State files its answer in Bradley case
Dover — The Attorney General’s Office is asking the state Supreme Court to affirm the guilty verdict against Lewes pediatrician Earl Bradley, saying the Delaware State Police properly executed the search warrant for Bradley’s BayBees Pediatrics office.
In its opening brief, Bradley’s defense team, Robert Goff and Nicole Walker of the Public Defender’s Office, claimed the state police overstepped the bounds of their search warrant to search Bradley’s offices on Dec. 16, 2009.
In particular, Bradley’s attorneys said video files taken from Bradley’s computers showing Bradley sexually assaulting child patients were obtained through an illegal search of the black-and-white, checkerboard outbuilding where he kept an office.
The state, represented by Chief of Appeals Paul Wallace and deputy attorney general Elizabeth McFarlan, said in its answering brief, “The Delaware State Police properly applied for a search warrant seeking evidence to support the allegations of several children and their parents that Bradley was sexually abusing his patients in the midst of his pediatric medical practice.”
While the warrant could have had more explanation of the evidence sought - patient files for eight children suspected to have been abused by Bradley - there were enough facts to support that Bradley had committed a crime.
The video evidence found in the checkerboard outbuilding was gathered legally, since that building was included in the warrant, the brief said. Once they saw evidence of Bradley sexually assaulting patients, the brief continued, police detectives acted properly in obtaining a new search warrant searching for evidence of child exploitation.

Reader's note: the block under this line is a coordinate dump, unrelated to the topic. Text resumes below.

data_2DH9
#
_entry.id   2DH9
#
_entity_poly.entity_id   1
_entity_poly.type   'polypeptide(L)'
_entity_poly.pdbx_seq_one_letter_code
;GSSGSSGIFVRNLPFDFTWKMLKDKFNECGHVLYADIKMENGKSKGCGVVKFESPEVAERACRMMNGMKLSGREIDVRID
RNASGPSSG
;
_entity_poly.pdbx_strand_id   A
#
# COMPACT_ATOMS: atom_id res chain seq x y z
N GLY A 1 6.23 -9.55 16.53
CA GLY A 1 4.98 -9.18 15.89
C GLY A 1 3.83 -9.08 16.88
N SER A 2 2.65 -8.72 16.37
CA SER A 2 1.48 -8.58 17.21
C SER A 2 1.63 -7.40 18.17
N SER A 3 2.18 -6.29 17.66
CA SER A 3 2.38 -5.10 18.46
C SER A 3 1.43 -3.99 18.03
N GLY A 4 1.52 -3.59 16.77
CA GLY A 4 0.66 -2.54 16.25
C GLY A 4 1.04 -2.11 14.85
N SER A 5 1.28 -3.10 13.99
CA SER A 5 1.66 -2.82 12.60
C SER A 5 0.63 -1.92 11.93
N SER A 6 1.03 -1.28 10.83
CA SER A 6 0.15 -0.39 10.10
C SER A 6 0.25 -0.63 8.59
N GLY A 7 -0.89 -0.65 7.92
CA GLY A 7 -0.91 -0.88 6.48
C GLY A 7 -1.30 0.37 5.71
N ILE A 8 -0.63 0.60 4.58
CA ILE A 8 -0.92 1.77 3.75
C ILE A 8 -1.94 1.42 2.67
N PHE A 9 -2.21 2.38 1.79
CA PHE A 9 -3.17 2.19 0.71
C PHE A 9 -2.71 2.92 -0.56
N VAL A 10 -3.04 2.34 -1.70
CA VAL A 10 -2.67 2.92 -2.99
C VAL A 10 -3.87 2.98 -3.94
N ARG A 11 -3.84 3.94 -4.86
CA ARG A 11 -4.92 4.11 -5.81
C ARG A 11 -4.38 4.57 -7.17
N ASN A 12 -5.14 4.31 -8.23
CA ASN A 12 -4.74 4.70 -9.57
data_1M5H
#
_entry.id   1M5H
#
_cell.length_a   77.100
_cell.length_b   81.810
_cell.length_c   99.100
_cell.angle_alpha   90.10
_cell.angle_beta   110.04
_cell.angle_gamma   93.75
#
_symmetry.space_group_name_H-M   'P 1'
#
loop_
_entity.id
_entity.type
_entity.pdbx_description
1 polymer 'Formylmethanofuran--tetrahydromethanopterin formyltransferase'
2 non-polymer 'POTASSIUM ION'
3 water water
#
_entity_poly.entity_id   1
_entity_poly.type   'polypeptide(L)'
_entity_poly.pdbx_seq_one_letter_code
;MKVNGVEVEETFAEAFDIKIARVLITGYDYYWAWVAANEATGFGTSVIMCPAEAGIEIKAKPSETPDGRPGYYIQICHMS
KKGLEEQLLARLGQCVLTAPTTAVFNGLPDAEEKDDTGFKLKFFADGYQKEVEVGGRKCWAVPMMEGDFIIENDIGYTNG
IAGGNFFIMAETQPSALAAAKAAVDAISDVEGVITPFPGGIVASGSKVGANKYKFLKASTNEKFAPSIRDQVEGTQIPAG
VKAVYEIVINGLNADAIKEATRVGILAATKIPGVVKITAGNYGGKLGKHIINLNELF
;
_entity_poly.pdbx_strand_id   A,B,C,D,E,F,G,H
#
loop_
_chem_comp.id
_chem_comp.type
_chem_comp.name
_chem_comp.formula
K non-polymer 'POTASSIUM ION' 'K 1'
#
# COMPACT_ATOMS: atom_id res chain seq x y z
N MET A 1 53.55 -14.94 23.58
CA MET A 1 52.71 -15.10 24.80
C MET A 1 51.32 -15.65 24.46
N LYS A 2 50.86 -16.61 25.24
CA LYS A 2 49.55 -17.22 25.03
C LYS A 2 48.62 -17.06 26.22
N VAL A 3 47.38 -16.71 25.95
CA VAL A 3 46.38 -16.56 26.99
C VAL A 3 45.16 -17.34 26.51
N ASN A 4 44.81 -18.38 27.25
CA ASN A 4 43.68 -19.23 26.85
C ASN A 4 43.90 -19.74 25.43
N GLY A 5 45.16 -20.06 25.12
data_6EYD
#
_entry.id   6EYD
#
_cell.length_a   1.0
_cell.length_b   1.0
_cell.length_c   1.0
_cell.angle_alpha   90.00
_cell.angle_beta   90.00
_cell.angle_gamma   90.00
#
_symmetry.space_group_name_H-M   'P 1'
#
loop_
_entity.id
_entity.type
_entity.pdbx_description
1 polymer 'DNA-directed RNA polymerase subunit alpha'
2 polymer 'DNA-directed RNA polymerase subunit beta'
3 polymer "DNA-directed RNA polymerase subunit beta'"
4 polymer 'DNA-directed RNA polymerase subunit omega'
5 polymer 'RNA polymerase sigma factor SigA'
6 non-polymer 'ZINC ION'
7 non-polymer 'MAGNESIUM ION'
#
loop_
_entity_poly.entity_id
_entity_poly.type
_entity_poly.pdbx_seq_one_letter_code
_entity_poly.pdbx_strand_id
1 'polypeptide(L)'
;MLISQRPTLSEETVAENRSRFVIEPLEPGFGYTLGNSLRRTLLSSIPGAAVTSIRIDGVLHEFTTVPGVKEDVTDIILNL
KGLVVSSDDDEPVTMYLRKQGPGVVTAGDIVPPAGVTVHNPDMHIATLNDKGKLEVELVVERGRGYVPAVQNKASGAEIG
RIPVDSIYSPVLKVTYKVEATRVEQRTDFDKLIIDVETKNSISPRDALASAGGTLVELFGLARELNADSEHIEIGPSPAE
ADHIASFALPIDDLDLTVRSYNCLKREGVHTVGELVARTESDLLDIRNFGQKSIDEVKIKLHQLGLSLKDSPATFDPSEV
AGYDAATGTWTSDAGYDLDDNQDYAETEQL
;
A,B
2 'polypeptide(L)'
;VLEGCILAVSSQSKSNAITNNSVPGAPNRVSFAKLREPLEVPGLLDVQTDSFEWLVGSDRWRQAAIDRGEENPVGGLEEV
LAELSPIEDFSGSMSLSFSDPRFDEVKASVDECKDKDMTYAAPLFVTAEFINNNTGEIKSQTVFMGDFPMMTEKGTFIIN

Regarding the checkerboard building, the brief said this is where most of Bradley’s most horrific assaults took place.
In some incidents, to get the child to the checkerboard building, Bradley prescribed a three-shot regimen of Rocephin - a drug used to treat bacterial infections such as gonorrhea and meningitis - to toddlers. The shots were given over three consecutive days. Bradley would tell parents the shots were painful, but sugar would reduce the pain, the brief said.
From there, Bradley would take the child to the checkerboard building under the guise of giving him or her a popsicle.
“Once Bradley had the toddler separated from her parents and isolated in a separate building, he would brutally assault her,” the brief said.
Many of these abuses were violent assaults; all told, police recovered 89 video recordings from the checkerboard building showing Bradley sexually assaulting 86 children, the brief said.
Before trial, Bradley’s defense team tried to get the video evidence suppressed; however, Superior Court Judge William C. Carpenter ruled the evidence was admissible. Read more